Facebook has relatively recently introduced the so-called “reactions” to posts. But soon, instead of clicking on the heart or a laughing emoji, you will be able to “react” with your profile photo. The researchers at Tel Aviv University and Facebook have come up with a method to bring your selfies to life. All they need to do it is a single photo, and the resulting animation is pretty impressive. It seems like your photo is actually a short video, and it’s incredibly accurate considering that they only use one 2D image for the animation.
Whether you’re into Instagram or not, there’s no doubt it has become a powerful tool for photographers to showcase their work and even book sessions. Growing an audience is a tedious job (if you don’t want to use bots). But, the results of a recent study may help you grow the audience faster.
The researchers of Georgia Institute of Technology and Yahoo Labs recently looked at 1.1 million Instagram photos. They came to some interesting and potentially useful conclusions that could help photographers gain more likes and comments from their followers, and get people more engaged.
It’s been over 2 months now since the tragic fire at Grenfell Tower in North Kensington, London, causing the deaths of at least 80 people. Shortly afterwards, to the dismay of local residents, it became something of a tourist attraction. Attracting selfie shooters from afar. Visitors were then asked to refrain from this disrespectful practise.
This weekend is the Notting Hill Carnival, one of the highlights of London’s annual calendar. It attracts around one million people each year, making it one of the world’s largest street festivals. The carnival runs through Kensington, and visitors are again being asked not to shoot selfies with the tower. Only this time, the requests are being backed up by the Metropolitan Police.
It’s not that rare that people destroy or damage something because they’re too submerged in taking a selfie. The latest case took place in the group exhibition by artist Simon Birch, at 14th Factory in Los Angeles.
A woman crouched down in front of one of the pedestals trying to take a selfie. She knocked it over, and it caused a domino effect that’s painful to watch. All the pedestals in the row fell down, and some of the art pieces got broken. $200,000 worth of art pieces.
The selfie seems to be an unstoppable force now. Wherever we go, either we need to take one, or we see others taking them. Over the weekend I went to visit some friends and we took a wander through a local park. It felt like every other person we saw had their phone out shooting selfies in the glorious weather. But there’s a time and a place for it.
There are also times and places where it’s definitely not appropriate. The site of the burnt out Grenfell Tower is one of them. Inappropriate or “Disaster Selfies” seem to have become something of a trend in the last couple of years. It’s been happening so much at Grenfell, that local residents are actually putting up signs asking people not to shoot selfies.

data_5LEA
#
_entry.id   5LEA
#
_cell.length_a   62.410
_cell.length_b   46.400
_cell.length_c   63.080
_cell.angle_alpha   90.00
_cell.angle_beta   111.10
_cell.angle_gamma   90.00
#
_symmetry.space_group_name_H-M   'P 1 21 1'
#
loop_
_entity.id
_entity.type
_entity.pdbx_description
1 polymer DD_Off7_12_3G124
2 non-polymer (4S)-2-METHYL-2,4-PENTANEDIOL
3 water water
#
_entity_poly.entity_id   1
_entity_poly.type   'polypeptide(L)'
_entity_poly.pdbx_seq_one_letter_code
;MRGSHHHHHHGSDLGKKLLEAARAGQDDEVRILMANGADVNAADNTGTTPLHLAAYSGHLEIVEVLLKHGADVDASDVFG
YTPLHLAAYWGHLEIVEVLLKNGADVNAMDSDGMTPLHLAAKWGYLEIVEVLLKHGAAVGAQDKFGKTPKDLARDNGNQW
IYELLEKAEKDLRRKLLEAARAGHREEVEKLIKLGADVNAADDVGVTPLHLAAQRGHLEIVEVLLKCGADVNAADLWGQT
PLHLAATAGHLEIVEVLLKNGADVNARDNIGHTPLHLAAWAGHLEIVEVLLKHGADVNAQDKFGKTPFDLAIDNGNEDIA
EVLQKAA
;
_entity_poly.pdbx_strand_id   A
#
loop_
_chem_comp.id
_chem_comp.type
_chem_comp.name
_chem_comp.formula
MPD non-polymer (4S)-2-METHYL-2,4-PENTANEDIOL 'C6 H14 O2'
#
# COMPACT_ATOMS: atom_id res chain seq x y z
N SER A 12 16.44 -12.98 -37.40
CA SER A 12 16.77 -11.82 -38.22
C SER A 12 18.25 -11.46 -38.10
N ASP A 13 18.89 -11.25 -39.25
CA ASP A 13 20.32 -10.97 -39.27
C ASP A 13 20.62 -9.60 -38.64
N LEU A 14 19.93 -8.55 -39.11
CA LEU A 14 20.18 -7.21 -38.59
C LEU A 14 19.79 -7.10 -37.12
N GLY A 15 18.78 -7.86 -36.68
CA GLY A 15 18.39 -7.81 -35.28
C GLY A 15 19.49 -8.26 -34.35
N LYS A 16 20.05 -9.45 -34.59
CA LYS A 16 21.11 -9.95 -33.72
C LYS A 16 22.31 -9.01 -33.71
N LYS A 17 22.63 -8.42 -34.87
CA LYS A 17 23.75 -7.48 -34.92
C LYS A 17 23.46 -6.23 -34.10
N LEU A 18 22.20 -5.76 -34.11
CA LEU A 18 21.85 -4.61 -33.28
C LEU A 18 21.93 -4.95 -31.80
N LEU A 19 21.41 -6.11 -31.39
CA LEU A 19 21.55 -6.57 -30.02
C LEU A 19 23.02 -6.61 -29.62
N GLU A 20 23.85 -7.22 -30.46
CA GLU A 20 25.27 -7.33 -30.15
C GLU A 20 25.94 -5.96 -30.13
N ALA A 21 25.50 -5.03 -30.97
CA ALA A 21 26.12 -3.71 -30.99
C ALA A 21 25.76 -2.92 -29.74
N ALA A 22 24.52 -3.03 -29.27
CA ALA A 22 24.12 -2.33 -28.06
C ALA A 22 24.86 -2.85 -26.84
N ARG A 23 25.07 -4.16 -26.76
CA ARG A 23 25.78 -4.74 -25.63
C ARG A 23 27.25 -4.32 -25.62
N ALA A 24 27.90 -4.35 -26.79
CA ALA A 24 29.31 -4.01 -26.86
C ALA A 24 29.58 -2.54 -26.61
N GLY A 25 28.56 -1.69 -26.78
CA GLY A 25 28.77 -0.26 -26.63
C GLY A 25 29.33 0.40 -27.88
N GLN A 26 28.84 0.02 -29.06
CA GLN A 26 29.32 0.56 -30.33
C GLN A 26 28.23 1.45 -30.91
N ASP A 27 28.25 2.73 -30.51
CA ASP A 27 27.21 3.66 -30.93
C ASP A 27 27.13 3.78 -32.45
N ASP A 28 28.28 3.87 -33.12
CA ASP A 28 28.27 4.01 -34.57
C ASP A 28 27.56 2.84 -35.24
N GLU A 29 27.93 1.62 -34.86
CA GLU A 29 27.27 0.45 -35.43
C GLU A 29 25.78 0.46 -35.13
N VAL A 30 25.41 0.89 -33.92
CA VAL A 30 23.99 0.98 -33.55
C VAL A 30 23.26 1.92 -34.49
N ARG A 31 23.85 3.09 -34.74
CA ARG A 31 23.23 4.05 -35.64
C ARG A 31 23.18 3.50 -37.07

Lighting yourself up for self portraits can be a lot of fun. You get to experiment, try different things, and if it looks silly, nobody ever has to see it. Or, perhaps looking silly is the whole point, in which case you should probably put it on Facebook. But trying to recreate certain looks and moods isn’t always that easy, especially if you’re not used to lighting yet.
This video from The Lighting Channel shows ten different ways to light yourself for a selfie, and the moods they suggest. And even if you don’t use the lighting on yourself, they can be great inspiration for using with other subjects on a shoot.
Adobe has been experimenting with new features and algorithms lately. They have recently tested a solution that applies the style of one photo to the other. But this new feature could be groundbreaking for all the selfie lovers out there.
In their latest video, they offered a preview of the future of selfie photography using artificial intelligence and deep learning. It suggests that in future we may be able to create pretty decent portraits from not-so-good selfie snapshots.
Do you take selfies or they annoy you? We have recently reported about a study that shows people are ready to accept selfies as a tool. But another study shows an interesting twist when it comes to selfies. It seems many people are willing to take them, yet not so many want to look at selfies of others.
Sarah Diefenbach and Lara Christoforakos of Ludwig-Maximilians-University Munich conducted a research, and the results were published in Frontiers in Pshychology. The paper explores what the researches have named “The Selfie Paradox”, and it really is interesting how “nobody likes selfies”, yet they take them regularly.
It’s a common saying that “the camera adds 10 pounds” (or 5, depending on how much you want to tell yourself). I’m sure most of us at some point have had a friend or family member look at a photo of themselves and say “OMG, I look huge!” when the truth is they don’t. Perhaps you’ve even said it yourself. But does the camera really give the illusion of being larger than you are?
That’s the topic which SciShow cover in this video. They delve in with a little bit of science in order to understand why this perception happens. Ultimately, it’s all a matter of perspective. Quite literally.